Update: January 22, 2014
Yesterday, the Broward Bulldog,
in Broward County, FL (home of Ft.
Lauderdale), published an
excellent investigative report on the lack of lobbying laws
Florida's 992 independent special districts, which together spend
many billions of dollars of taxpayer money every year. These special districts
do everything from water management, mosquito control, and community
development to running public hospitals, ports, and airports. They
include both local and regional districts. One Florida county has 83
independent special districts.
The larger districts enter into contracts and other transactions for many millions of
dollars a year, and deal with lobbyists frequently. And yet the state does not
require them to have lobbying laws. The state doesn't require this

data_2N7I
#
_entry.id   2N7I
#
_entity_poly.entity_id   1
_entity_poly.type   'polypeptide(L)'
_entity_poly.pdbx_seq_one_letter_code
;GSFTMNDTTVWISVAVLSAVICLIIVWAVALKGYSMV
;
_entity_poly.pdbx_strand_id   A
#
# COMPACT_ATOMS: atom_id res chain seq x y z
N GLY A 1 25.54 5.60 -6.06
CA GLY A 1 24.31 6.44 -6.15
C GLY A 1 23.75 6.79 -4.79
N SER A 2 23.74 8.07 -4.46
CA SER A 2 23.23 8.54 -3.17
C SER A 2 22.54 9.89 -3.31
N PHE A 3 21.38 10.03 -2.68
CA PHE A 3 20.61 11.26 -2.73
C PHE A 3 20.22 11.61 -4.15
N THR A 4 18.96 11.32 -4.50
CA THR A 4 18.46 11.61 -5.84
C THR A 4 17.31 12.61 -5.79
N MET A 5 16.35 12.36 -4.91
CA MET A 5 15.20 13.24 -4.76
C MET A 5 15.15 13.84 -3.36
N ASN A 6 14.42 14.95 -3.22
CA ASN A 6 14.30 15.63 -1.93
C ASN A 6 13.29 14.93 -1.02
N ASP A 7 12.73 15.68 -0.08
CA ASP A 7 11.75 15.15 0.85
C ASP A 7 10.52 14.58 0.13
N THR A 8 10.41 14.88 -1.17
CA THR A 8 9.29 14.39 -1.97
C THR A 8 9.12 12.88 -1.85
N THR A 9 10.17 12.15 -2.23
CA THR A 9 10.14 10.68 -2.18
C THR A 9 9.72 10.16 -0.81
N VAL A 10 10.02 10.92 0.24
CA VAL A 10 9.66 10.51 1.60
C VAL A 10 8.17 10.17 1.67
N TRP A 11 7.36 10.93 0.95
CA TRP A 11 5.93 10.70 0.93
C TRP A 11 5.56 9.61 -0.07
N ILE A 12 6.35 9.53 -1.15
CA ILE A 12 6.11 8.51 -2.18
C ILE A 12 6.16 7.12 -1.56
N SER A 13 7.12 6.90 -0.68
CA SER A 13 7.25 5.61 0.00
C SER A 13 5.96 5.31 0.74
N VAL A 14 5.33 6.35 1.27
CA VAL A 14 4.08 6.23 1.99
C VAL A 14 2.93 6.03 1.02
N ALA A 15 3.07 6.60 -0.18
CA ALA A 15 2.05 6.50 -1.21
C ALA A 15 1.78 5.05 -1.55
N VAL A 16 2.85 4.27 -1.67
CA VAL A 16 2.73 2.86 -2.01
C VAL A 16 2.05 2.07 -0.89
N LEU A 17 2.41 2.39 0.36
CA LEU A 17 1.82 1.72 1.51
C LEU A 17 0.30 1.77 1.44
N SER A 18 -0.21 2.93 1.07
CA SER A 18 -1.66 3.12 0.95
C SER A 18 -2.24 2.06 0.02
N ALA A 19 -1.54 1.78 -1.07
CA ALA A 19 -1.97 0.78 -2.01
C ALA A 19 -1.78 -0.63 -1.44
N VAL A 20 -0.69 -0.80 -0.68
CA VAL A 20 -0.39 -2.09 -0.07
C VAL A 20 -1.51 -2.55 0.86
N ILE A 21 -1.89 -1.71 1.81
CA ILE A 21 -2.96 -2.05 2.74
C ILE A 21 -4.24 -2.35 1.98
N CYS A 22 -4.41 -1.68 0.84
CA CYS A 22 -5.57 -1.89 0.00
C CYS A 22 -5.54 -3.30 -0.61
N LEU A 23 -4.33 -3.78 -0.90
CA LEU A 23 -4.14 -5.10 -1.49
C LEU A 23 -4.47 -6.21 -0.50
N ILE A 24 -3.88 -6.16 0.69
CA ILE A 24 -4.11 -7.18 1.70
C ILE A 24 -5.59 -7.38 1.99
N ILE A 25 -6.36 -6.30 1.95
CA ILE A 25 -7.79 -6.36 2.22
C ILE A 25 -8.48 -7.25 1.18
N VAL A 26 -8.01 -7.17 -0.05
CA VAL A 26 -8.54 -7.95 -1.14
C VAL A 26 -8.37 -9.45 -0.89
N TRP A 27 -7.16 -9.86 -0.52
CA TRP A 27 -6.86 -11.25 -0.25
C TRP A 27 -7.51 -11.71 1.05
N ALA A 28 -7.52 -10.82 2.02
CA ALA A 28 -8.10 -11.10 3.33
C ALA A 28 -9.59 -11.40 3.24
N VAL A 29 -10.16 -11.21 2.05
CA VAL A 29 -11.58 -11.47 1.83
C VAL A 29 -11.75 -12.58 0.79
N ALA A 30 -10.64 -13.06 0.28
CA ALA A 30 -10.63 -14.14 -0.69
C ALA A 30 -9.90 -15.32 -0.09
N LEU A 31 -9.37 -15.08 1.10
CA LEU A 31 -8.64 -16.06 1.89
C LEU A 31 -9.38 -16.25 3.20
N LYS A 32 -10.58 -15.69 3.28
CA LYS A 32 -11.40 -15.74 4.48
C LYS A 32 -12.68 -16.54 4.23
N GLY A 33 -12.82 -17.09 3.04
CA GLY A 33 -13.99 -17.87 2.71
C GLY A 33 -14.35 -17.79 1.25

of any local governments, although many of them do have such laws.
But these laws do not apply to independent special districts, only to
dependent ones, such as community redevelopment agencies. Of the
38 independent districts with annual budgets in excess of $50
million, only 3 reported having some form of lobbyist regulation;
another prohibits lobbying in its bylaws. The other 34, without
lobbying regulation, have cumulative annual spending of $7.1
billion. Of the 7 districts that levy the most property taxes each
year, only 1 provides for lobbying registration. It does so by
voluntarily following the county's lobbying law and asking lobbyists
to register there.